PRINCETON, NJ -- By 38% to 24%, Tuesday's voters are more likely to be using their vote for Congress to send a message that they oppose President Obama than to signal that they support him, while 37% say they will not be sending a message with their vote.
Obama has been front and center in these midterm elections, both as a target for disaffected Republican voters and as a campaigner for Democratic candidates. The tendency of today's likely voters to be sending a message against Obama rather than in support of him is similar to 2006 when more voters were issuing a message against President George W. Bush than for him. By contrast, in 2002 and 1998, voters were either mostly casting their vote as a show of support for the president or were evenly divided in their intentions.
These results are based on likely voters for each election, using Gallup's final pre-election polls. The 2010 results come from a USA Today/Gallup poll conducted Oct. 28-31, showing Republicans leading the Democrats among likely voters, 55% to 40%.
Pulled Toward the GOP or Pushed Away From the Democrats?
A compelling question about likely voters' overall preference for the Republicans this year is whether their vote reflects more of an attraction to the Republican Party or a reaction against the Democratic Party. Among those supporting Republican candidates, 54% say their vote is more a vote for the Republican candidate, while 32% call it mainly a vote against the Democratic candidate. This compares with 67% of Democratic backers saying they are voting for their candidate and 21% voting against the Republican candidate.
Generally speaking, the party that has the advantage in "anti-votes" -- this year, the Republicans -- is the party that wins the majority. The 32% of Republican likely voters who say they are voting mainly against the Democrat is similar to the percentage of Democratic supporters who were voting against the Republicans in 2006 -- then 38%. It is also similar to the 33% of Republican voters who were mainly voting against the Democrat in 1994.
Even so, while antipathy toward the Democrats does account for some voting for Republicans, it is not overwhelming. The majority of GOP voters still say their vote is for their party's candidate rather than against the other party's candidate.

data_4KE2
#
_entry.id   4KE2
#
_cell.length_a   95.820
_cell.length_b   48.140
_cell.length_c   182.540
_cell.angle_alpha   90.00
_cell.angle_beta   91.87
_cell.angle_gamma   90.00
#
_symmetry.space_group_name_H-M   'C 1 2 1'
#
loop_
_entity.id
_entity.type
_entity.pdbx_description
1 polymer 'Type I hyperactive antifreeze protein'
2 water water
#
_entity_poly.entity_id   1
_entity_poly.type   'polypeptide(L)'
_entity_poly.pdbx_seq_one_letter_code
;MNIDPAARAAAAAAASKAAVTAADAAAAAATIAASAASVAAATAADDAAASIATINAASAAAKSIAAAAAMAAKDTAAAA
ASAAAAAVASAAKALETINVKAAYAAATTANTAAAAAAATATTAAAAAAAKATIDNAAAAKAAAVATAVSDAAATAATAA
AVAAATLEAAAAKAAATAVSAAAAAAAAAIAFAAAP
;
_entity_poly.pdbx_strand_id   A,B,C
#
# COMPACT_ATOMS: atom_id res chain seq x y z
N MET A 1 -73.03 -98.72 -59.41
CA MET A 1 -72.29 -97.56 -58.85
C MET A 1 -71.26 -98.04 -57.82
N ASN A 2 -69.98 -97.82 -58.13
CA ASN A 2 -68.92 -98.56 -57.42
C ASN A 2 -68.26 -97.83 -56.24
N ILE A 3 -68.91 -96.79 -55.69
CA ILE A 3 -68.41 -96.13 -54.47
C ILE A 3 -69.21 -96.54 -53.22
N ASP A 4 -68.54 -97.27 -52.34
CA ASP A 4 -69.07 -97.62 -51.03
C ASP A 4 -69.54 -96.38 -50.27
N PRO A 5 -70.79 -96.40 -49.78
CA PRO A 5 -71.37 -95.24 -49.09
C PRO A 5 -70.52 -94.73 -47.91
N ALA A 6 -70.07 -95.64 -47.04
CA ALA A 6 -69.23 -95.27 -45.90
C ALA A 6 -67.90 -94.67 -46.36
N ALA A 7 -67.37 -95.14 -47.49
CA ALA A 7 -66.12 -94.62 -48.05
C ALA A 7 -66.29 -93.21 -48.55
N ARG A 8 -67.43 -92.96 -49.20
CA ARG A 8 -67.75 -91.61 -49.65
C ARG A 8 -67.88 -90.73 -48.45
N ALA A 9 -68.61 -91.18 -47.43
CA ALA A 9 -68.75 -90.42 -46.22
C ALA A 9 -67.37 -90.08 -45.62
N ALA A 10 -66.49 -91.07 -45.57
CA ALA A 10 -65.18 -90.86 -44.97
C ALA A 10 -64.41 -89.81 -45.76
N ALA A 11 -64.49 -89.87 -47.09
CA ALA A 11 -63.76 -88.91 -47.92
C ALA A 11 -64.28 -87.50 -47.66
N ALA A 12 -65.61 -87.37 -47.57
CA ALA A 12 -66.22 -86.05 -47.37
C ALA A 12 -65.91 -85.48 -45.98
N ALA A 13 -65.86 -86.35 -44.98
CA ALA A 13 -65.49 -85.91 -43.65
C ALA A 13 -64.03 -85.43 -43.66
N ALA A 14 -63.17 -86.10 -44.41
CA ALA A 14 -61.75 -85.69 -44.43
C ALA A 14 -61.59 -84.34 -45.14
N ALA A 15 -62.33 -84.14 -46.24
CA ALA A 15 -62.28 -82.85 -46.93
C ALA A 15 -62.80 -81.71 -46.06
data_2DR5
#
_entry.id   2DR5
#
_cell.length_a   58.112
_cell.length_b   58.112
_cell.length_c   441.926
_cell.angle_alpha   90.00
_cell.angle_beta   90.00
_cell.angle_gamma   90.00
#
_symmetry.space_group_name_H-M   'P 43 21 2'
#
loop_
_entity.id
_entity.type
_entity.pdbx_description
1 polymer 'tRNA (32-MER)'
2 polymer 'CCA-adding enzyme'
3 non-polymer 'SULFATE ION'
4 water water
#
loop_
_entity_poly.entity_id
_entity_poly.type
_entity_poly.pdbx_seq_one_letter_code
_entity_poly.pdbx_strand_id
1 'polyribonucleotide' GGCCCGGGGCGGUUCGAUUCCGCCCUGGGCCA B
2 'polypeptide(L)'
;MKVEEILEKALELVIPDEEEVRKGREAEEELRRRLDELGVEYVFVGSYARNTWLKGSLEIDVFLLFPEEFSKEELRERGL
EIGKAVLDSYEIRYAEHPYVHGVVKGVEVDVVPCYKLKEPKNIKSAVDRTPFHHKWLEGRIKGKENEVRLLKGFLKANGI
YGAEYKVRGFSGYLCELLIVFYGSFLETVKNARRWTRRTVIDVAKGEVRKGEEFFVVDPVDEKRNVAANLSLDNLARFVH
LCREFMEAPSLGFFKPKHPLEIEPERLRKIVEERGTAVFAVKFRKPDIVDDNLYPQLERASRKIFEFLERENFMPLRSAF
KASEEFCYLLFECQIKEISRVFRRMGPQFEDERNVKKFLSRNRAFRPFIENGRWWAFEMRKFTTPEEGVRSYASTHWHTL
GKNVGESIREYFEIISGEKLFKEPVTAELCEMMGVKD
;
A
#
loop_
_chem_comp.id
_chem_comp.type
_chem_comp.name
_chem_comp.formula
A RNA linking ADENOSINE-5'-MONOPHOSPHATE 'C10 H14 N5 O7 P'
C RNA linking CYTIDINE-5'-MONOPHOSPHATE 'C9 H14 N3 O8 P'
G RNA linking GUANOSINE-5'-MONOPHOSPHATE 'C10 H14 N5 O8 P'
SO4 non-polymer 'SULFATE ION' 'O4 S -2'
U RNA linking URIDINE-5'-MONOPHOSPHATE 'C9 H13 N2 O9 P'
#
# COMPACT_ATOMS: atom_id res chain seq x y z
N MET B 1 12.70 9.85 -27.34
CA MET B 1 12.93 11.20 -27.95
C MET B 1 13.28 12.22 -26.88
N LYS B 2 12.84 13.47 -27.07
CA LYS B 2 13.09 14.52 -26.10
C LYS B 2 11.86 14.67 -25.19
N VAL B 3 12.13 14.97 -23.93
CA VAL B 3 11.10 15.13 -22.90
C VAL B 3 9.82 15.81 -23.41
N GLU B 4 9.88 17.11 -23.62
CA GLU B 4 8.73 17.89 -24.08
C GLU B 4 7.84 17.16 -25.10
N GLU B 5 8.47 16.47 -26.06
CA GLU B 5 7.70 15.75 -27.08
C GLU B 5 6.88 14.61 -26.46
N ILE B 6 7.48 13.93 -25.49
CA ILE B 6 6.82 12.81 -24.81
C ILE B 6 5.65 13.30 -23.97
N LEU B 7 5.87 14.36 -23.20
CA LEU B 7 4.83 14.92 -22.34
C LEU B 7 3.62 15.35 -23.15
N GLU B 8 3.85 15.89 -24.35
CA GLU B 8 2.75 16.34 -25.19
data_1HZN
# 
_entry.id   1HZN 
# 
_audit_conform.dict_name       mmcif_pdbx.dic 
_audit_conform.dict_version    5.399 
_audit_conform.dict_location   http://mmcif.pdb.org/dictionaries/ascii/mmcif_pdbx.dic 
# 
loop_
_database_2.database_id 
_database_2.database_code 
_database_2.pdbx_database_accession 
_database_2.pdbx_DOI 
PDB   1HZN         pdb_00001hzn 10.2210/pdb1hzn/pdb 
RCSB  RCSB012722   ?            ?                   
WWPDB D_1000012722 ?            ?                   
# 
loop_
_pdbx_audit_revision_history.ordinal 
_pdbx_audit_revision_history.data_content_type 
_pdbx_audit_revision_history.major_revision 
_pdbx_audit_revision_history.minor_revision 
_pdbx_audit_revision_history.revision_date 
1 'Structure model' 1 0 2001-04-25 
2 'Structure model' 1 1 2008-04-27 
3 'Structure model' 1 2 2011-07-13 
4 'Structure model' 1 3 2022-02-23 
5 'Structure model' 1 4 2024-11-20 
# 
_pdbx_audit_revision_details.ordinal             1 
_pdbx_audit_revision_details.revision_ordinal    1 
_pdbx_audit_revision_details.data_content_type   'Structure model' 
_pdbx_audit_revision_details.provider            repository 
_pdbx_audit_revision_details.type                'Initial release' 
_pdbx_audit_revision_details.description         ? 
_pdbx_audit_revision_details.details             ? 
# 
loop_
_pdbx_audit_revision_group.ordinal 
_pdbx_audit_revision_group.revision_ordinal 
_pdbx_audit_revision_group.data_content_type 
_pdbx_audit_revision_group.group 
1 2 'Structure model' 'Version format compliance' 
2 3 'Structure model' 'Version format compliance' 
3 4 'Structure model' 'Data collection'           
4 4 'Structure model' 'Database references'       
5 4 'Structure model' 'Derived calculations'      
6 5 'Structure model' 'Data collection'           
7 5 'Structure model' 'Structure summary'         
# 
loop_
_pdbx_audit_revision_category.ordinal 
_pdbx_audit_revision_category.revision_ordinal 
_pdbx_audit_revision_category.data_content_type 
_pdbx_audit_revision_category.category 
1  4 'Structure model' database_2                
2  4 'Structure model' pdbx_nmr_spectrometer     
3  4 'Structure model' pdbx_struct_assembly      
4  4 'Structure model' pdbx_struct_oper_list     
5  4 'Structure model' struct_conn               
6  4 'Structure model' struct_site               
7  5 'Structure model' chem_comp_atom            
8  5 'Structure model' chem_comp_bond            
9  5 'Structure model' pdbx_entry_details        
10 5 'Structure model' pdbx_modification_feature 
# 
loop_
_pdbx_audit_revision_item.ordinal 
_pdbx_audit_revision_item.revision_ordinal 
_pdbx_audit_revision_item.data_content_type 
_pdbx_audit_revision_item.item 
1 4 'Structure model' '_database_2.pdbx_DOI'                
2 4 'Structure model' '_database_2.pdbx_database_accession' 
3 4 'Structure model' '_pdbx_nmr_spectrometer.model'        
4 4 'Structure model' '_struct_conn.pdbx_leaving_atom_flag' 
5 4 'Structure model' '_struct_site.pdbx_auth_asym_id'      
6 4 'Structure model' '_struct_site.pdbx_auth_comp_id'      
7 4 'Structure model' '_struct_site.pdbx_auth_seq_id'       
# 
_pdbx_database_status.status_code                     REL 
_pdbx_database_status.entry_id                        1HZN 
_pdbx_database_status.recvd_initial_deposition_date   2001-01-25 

National Issue Voting Prevails for Second Time
Given four factors to consider when choosing a congressional candidate, 41% of voters this year cite national issues, making them the top factor. Another 23% choose the character and experience of a candidate, 21% choose local and state issues, and 12% choose the candidate's political party.
This emphasis on "national issues" is similar to what Gallup found in 2006 -- another election in which frustration with the party in power seemed to be driving the vote -- but significantly higher than in the three previous elections.
Prior to 2006, voters gave national issues relatively lower importance. In 2002, character/experience was the most-often-cited factor, while in 1998 and 1994, voters were most likely to say local and state issues were the most important.
The responses to this question broken out by party support the general idea that for those identifying with the "out" party this year -- or no party at all -- the vote is more to send a message about national issues than it is to send a message on local issues, the candidate's particular character and experience, or his or her political party. Republicans and, to a lesser degree, independents are most likely to name national issues as their top priority in voting, while Democrats give about equal weight to national issues, local and state issues, and character.
Relatively High Hopes That a GOP Majority Will Benefit Nation
When asked about the impact this year's midterm elections will have on the country, 45% of likely voters say the country will be better off if Republicans control Congress, 23% say it will be better off if Democrats control Congress, and 28% say the country will be the same regardless.